Someone placed public hearing ad in paper, but no one knows who


Township officials are unable to explain the publication of a public hearing notice about a controversial land use designation for what is commonly known as the former Kidde property in the Valley section, with the prospect of eminent domain invoked.

The notice, which appeared in the Jan. 25 issue of The Star-Ledger, said that the Belleville Planning Board would be holding a hearing Feb. 11 to determine whether to designate 675 and 690 Main St. as “an area in need of redevelopment.”

And it concludes by pointing out that if the Planning Board approves such a designation, “a finding by the Town Council that the above-described area, or a portion thereof, constitutes an area in need of redevelopment shall operate as a finding of public purpose and shall authorize the municipality to exercise the power of eminent domain to acquire property in the delineated area.”

When the matter was raised at last Tuesday’s meeting of the township governing body, neither Mayor Raymond Kimble – who is a planning board member – nor anyone on the council claimed to have no knowledge of the notice.

Neither did Township Clerk Kelly Cavanaugh, nor township attorney Tom Murphy, nor did Planning Board secretary Lois Trabucco, who told The Observer that the matter, as apparently advertised, was not on the board’s agenda for its Feb. 11 meeting.

Why the notice would be published at all is even more strange, given that the Planning Board previously voted Nov. 12, 2015, to recommend that the Township Council consider designating the Main St. parcels as an area in need of redevelopment.

Board member Arlene Schor, however, voted “no” because she objected to a reference to the possible use of eminent domain by the governing body. She said that there was “no historical practice” for the township using that power and that, by law, it could only be used in extraordinary situations, such as if the township needed the property for “public safety” reasons.

And Patty Inaugurato, the board’s vice chair, abstained, saying that the board had been presented with the resolution “at the last minute.”

Addressing Schor’s concerns, board attorney Rose Tubito said the phrasing in the board’s resolution was that the township governing body “may” opt to exercise eminent domain to seize property “if applicable” to the situation at hand.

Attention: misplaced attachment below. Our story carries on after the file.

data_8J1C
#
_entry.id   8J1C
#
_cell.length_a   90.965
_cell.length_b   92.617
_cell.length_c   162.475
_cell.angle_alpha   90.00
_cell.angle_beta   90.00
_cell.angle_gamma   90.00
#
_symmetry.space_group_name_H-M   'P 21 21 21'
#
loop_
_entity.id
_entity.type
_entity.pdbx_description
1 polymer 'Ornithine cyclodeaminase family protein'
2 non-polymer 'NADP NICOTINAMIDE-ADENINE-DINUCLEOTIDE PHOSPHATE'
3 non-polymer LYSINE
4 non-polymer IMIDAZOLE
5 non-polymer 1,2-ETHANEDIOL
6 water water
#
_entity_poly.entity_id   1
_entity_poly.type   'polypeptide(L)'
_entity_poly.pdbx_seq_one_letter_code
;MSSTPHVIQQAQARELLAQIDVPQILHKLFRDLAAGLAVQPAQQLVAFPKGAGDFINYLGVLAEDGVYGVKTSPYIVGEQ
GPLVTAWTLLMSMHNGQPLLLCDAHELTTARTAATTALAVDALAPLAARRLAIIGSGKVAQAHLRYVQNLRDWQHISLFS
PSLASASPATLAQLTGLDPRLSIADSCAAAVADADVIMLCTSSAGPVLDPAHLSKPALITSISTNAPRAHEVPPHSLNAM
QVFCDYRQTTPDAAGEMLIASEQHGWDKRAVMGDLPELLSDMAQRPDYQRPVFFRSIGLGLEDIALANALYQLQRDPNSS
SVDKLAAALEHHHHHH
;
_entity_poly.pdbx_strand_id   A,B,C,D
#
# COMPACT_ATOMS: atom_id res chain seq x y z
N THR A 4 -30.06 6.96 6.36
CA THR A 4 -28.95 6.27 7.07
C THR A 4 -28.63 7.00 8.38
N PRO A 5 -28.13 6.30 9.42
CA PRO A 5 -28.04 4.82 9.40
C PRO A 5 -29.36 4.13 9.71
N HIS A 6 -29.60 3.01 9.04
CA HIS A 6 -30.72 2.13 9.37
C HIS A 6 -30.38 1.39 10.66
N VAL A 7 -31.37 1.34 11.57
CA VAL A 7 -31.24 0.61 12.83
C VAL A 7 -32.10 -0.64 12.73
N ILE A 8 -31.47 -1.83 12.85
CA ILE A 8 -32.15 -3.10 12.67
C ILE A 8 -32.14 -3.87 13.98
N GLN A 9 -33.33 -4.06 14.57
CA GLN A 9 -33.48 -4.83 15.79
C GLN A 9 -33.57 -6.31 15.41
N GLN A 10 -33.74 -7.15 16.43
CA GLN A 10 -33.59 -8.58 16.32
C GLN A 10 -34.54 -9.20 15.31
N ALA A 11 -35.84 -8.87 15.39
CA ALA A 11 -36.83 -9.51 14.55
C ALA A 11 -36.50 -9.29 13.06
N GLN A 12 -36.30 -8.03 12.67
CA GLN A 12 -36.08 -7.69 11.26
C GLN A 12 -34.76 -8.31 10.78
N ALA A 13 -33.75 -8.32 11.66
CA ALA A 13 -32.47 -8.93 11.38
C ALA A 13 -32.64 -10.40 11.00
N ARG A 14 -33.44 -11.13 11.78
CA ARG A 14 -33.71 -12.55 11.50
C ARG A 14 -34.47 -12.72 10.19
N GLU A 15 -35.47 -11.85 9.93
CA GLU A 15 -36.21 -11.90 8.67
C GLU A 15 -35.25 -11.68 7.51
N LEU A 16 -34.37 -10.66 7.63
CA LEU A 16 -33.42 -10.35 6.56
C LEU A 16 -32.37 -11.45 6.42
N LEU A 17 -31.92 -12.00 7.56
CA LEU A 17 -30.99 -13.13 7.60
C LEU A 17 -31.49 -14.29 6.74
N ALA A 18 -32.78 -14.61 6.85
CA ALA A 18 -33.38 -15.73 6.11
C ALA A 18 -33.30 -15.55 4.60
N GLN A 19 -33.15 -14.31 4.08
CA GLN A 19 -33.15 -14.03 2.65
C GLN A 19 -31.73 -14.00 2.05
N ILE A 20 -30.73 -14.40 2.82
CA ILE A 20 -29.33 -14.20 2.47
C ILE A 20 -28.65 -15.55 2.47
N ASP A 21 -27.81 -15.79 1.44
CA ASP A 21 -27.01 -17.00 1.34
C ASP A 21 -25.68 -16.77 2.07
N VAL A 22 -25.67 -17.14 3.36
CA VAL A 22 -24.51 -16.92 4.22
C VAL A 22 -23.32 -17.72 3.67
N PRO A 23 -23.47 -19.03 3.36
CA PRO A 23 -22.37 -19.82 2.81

“That’s a legal determination,” Tubito said.

The mayor, whose representative Philip Zungri was participating in the meeting, was sitting in the back row of the council chambers as an observer.

It remains unclear what, if anything, will happen next with the property in question reportedly owned by a holding company linked to the Finkelstein family which used to run a tire distributorship on the site.

A development team had pitched a proposal to put up thousands of residential units spread among several high-rise buildings stretching down from Washington Ave. to Main St. but the governing body last March rejected the plan, saying it would ruin the character of the neighborhood and put too much demand on municipal services.

Township residents Vincent Frantantoni and Jeff Mattingly, who owns a neighboring property, have questioned the area’s suitability for residential development.

Mattingly said that the area is prone to flooding and that its northern border is a “fenced off easement for trans-grid electric lines and a step-up station with two high-pressure gas lines buried below the towers. The western border is cut off by the railroad easement that also offers no access or exit and is high along the hillside.”

And, to the south, along Roosevelt Ave., there is flooding along part of the street “and the top … dead-ends at the railroad tracks,” he said. In an emergency, he added, people would be hard-pressed to make their way to higher ground.

Eminent domain lurks as what he called “a threat of litigation to try to force [the property owners] to do what [he redeveloper] wants to do with the property.”

But Kimble has said publicly that he opposes using eminent domain and Councilman Steve Rovell told The Observer he’s “not for it” and the council as a whole “isn’t interested” in using it because “the market will drive [any redevelopment].” And he said that residential development “is probably the worst type of redevelopment you would want to see” because of the “huge demand on our infrastructure” and potential for further crowding of the school system.

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